Directions: Using the digits 0 to 9, no more than one time each, to fill in the boxes to decompose 1 1/10.

Where do you think you could use the 0?

2/10 + 3/10 + 5/10 + 10/100

1/10 + 3/10 + 5/10 + 20/100

1/10 + 2/10 + 5/10 + 30/100

1/10 + 2/10 + 3/10 + 50/100

1/10 + 3/10 + 5/10 + 20/100

1/10 + 2/10 + 5/10 + 30/100

1/10 + 2/10 + 3/10 + 50/100

Source: Christine Jenkins

]]>Directions: Use the digits, 0 through 9, without repeats, to complete the equation below:

How do you add numbers that are in decimal form?

Source: Shaun Errichiello

]]>Directions: Use the digits 0 through 9, without repeats, to solve the problem below.

How do you divide by a fraction?

Source: Shaun Errichiello

]]>Directions: Using the numbers 1 through 9 (without repeating), fill in the boxes to create a function such that at x = 2, the derivative (at that point) is closest to the value of 449.

Which blank has the LARGEST effect on the output?

How does the POWER RULE help you to get a possible solution?

In order left to right: {1,7}

Source: Gregory L. Taylor, Ed.D.

]]>Directions: Using the numbers 1 through 9 (without repeating), fill in the boxes to create a function such that at x = 2, the derivative (at that point) would fall in the interval of {0, 48}

One might consider solving the equation at the extremes and means of the interval of solutions

Sometimes small numbers are easier to start with

Reading left to right in image one (near largest I believe) solution is: {4, 3}

Source: Gregory L. Taylor, Ed.D.

]]>Directions: Using each of the digits 0-6 only once, make two equivalent ratios (also known as a proportion).

Can multiples help us find equivalent fractions?

5/10 = 23/46 or

5/23 = 10/46

5/23 = 10/46

Source: AnneMarie Untalan

]]>Directions: Find values for a and b that will make the expressions equivalent, assuming that a does not equal b.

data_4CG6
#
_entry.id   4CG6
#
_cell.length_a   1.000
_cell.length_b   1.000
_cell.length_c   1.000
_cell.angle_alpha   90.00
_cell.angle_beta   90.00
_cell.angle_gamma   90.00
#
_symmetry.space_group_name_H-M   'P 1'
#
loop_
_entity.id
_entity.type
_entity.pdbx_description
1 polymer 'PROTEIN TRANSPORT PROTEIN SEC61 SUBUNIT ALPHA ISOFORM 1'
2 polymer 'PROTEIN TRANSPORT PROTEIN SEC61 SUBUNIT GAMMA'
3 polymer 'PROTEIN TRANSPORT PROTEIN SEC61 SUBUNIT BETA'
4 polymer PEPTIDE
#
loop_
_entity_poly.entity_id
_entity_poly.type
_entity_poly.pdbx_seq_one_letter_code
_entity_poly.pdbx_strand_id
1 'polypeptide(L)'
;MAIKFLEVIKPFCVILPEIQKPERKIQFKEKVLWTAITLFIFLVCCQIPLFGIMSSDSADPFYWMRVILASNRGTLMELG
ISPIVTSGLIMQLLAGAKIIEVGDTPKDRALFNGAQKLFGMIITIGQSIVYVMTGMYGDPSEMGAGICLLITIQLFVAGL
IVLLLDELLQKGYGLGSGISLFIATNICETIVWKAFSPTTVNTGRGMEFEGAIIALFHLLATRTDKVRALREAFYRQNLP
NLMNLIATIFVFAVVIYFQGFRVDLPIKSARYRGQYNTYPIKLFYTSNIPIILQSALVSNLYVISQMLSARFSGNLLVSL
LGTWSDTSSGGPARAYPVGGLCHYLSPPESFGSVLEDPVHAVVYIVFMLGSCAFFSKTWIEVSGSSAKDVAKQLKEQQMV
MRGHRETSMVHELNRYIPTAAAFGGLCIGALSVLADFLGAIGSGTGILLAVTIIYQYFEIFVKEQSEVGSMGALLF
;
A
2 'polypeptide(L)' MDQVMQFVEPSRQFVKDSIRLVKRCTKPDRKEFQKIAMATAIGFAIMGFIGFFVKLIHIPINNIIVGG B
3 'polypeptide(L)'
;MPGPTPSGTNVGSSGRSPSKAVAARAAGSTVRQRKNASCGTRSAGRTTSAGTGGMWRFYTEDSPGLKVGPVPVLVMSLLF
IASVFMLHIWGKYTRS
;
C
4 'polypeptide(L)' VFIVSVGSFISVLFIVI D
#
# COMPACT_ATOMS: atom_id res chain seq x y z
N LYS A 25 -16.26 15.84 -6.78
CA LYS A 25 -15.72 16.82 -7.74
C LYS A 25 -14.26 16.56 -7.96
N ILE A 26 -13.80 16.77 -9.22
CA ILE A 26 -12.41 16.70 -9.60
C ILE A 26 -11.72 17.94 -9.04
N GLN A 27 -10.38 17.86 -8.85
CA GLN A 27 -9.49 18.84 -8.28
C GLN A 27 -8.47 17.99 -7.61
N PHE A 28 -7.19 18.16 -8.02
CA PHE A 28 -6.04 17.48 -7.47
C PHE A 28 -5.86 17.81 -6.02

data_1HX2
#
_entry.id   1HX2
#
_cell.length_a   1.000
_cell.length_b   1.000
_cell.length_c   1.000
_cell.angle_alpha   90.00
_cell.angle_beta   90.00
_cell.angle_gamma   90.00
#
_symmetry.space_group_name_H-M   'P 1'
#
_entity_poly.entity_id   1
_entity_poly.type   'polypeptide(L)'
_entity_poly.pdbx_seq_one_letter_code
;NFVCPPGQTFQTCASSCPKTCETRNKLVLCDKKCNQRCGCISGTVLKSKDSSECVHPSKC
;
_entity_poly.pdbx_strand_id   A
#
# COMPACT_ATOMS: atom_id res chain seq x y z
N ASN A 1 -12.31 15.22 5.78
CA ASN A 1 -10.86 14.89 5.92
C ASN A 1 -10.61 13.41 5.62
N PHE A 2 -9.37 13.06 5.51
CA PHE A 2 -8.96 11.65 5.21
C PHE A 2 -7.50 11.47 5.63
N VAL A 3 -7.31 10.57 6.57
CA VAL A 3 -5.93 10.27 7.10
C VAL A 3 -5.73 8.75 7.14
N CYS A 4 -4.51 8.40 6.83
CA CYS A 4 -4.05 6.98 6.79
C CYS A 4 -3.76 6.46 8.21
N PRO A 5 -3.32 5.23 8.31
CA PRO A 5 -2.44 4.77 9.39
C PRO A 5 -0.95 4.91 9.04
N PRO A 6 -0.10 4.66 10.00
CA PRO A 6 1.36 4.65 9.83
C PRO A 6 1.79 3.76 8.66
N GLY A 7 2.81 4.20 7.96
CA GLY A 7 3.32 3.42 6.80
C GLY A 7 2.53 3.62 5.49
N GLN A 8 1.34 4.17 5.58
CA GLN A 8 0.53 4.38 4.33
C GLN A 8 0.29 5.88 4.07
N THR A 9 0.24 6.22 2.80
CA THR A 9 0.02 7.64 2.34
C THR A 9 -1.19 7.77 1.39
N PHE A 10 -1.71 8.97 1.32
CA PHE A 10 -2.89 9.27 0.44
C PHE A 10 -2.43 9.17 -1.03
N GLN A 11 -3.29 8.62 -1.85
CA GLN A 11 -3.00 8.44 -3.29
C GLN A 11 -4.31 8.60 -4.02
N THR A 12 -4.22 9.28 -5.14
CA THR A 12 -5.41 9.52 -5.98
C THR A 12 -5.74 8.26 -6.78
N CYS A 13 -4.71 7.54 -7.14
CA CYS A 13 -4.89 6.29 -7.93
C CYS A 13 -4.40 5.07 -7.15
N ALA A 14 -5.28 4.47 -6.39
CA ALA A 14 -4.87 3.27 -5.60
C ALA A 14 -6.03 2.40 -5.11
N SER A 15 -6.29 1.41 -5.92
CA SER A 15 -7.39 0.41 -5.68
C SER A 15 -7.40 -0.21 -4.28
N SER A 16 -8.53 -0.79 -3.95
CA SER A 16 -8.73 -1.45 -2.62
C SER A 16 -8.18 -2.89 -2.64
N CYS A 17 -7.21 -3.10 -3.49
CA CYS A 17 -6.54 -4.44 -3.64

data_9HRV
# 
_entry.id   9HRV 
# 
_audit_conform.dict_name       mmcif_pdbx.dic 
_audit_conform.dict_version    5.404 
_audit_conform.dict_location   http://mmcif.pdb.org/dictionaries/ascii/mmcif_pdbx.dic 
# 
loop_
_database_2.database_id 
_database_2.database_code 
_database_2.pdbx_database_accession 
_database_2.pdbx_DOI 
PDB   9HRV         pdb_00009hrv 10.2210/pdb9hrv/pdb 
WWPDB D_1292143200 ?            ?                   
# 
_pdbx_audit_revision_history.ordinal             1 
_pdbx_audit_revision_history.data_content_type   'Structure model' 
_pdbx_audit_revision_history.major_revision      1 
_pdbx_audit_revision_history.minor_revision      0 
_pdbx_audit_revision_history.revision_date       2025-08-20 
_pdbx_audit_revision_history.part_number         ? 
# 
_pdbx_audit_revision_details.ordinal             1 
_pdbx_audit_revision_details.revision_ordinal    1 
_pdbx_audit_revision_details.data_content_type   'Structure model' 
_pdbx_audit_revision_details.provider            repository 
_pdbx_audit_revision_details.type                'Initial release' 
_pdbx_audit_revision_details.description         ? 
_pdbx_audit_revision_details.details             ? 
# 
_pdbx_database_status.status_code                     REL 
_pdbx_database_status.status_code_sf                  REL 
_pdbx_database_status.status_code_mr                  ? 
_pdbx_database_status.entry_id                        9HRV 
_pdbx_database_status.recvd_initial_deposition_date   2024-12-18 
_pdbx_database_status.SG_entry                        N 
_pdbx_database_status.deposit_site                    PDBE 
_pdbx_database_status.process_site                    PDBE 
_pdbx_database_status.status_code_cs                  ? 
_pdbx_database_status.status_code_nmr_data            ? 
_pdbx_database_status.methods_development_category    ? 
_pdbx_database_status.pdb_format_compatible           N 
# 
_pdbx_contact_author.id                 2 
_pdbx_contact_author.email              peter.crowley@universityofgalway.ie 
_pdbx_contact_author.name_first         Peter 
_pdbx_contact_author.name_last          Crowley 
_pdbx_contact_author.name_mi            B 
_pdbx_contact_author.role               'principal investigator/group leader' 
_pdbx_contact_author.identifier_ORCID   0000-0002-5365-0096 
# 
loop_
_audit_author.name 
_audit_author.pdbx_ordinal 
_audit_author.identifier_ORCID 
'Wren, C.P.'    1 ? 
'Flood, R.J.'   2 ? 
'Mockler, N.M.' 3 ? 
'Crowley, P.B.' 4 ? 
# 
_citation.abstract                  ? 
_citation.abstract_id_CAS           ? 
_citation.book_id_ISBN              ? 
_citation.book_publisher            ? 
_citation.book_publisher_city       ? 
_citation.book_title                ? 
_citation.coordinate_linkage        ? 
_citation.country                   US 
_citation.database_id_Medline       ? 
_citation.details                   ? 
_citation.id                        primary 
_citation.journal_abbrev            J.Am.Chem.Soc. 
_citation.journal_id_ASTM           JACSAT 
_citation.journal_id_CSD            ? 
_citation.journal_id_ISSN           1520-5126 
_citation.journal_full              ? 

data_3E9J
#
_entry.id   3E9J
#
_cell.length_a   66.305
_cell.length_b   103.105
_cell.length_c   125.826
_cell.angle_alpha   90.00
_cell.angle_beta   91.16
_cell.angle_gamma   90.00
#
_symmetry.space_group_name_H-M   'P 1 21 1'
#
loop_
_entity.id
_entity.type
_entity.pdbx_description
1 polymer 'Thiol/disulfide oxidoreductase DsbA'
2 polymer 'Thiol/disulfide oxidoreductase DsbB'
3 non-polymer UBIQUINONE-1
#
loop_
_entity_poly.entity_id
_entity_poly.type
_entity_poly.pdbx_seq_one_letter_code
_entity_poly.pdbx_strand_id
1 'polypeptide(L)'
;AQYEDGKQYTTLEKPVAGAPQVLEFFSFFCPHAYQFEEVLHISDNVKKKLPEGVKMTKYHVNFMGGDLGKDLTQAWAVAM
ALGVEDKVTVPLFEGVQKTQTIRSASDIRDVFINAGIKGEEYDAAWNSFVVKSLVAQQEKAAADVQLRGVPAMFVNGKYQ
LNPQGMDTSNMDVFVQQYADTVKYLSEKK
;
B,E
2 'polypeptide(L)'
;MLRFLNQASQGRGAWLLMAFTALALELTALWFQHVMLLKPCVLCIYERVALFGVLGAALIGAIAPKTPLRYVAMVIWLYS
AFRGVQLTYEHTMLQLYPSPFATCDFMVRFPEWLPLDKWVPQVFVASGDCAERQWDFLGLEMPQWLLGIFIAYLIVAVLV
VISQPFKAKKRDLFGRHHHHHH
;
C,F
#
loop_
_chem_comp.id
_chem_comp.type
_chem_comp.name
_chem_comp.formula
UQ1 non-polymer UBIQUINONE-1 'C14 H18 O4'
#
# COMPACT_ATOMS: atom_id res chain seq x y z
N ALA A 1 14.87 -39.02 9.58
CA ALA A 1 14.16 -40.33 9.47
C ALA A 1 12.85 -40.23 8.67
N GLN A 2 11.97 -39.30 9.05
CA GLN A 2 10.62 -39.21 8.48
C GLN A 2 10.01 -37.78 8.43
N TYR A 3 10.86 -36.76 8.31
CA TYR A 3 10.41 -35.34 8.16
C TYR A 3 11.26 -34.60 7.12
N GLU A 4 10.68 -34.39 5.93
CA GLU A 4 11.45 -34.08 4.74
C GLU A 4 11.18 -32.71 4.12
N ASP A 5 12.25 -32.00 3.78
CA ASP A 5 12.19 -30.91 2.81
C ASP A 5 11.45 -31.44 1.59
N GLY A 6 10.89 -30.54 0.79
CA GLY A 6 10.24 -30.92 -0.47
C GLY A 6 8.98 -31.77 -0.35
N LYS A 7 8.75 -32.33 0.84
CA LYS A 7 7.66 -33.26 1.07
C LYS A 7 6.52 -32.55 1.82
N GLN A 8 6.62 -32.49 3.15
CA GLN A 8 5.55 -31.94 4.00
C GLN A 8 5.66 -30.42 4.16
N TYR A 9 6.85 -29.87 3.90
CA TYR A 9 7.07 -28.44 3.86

How does each base’s factors affect the equivalence?

When a and b are 2 and 4 (does not matter which is which), then 2^4 = 4^2

Source: Owen Kaplinsky

]]>Directions: Using the digits 1 to 9, at most one time each, make two compound inequalities that are equivalent to 2 ≤ x < 4.

How does changing the coefficient affect the resulting value?

How does changing the constant next to x affect the resulting value?

How does changing the constant next to x affect the resulting value?

There are many answers including:

4 ≤ 1x + 2< 6 and 5 ≤ 2x + 1< 9.

Source: Robert Kaplinsky

]]>Directions: Using the digits 1 to 9, at most one time each, make a compound inequality that has the largest interval.

How does changing the coefficient affect the resulting value?

How does changing the constant next to x affect the resulting value?

How does changing the constant next to x affect the resulting value?

The largest possible interval is just less than 7 units long. You can get that from inequalities like:

2 ≤ 1x + # < 9

# can be any of the remaining numbers as it acts like a translation and doesn’t affect the size of the interval.

Source: Robert Kaplinsky

]]>Directions: Make the largest (or smallest) absolute difference by filling in the boxes using the whole numbers 1 through 9 no more than one time each.

What are the biggest and smallest numbers you can make with these digits in scientific notation?

Try thinking of the numbers you create on a number line.

Try thinking of the numbers you create on a number line.

Largest: 8×10^9 – 2×10^1

Smallest 3×10^2 – 9×10^1

Smallest 3×10^2 – 9×10^1

Source: Marie Isaac

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